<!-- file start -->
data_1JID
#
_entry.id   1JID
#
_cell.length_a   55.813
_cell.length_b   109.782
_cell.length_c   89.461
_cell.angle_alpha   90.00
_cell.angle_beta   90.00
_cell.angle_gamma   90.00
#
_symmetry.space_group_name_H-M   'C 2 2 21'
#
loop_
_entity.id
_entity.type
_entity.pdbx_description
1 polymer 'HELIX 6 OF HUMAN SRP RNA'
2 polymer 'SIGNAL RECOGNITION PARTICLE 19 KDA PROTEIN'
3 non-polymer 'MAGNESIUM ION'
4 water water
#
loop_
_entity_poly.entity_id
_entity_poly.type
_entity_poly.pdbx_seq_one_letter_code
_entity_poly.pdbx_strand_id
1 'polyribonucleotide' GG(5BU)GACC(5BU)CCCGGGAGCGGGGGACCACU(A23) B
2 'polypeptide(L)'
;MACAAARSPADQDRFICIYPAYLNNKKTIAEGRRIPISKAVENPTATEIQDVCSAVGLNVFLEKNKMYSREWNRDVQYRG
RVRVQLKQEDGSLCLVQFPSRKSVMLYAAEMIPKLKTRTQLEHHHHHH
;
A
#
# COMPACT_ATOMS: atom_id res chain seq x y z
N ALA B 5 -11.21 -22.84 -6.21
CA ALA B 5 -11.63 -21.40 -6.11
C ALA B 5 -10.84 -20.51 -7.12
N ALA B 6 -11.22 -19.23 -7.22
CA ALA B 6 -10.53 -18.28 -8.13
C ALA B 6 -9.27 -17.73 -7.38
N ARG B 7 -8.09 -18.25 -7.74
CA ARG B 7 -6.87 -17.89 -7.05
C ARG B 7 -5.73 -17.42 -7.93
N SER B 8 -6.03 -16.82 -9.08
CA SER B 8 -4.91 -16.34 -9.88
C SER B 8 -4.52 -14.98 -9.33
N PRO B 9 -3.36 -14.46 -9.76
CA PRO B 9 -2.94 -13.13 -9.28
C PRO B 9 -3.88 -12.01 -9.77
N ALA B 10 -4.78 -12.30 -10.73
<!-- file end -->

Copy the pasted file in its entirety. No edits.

data_1JID
#
_entry.id   1JID
#
_cell.length_a   55.813
_cell.length_b   109.782
_cell.length_c   89.461
_cell.angle_alpha   90.00
_cell.angle_beta   90.00
_cell.angle_gamma   90.00
#
_symmetry.space_group_name_H-M   'C 2 2 21'
#
loop_
_entity.id
_entity.type
_entity.pdbx_description
1 polymer 'HELIX 6 OF HUMAN SRP RNA'
2 polymer 'SIGNAL RECOGNITION PARTICLE 19 KDA PROTEIN'
3 non-polymer 'MAGNESIUM ION'
4 water water
#
loop_
_entity_poly.entity_id
_entity_poly.type
_entity_poly.pdbx_seq_one_letter_code
_entity_poly.pdbx_strand_id
1 'polyribonucleotide' GG(5BU)GACC(5BU)CCCGGGAGCGGGGGACCACU(A23) B
2 'polypeptide(L)'
;MACAAARSPADQDRFICIYPAYLNNKKTIAEGRRIPISKAVENPTATEIQDVCSAVGLNVFLEKNKMYSREWNRDVQYRG
RVRVQLKQEDGSLCLVQFPSRKSVMLYAAEMIPKLKTRTQLEHHHHHH
;
A
#
# COMPACT_ATOMS: atom_id res chain seq x y z
N ALA B 5 -11.21 -22.84 -6.21
CA ALA B 5 -11.63 -21.40 -6.11
C ALA B 5 -10.84 -20.51 -7.12
N ALA B 6 -11.22 -19.23 -7.22
CA ALA B 6 -10.53 -18.28 -8.13
C ALA B 6 -9.27 -17.73 -7.38
N ARG B 7 -8.09 -18.25 -7.74
CA ARG B 7 -6.87 -17.89 -7.05
C ARG B 7 -5.73 -17.42 -7.93
N SER B 8 -6.03 -16.82 -9.08
CA SER B 8 -4.91 -16.34 -9.88
C SER B 8 -4.52 -14.98 -9.33
N PRO B 9 -3.36 -14.46 -9.76
CA PRO B 9 -2.94 -13.13 -9.28
C PRO B 9 -3.88 -12.01 -9.77
N ALA B 10 -4.78 -12.30 -10.73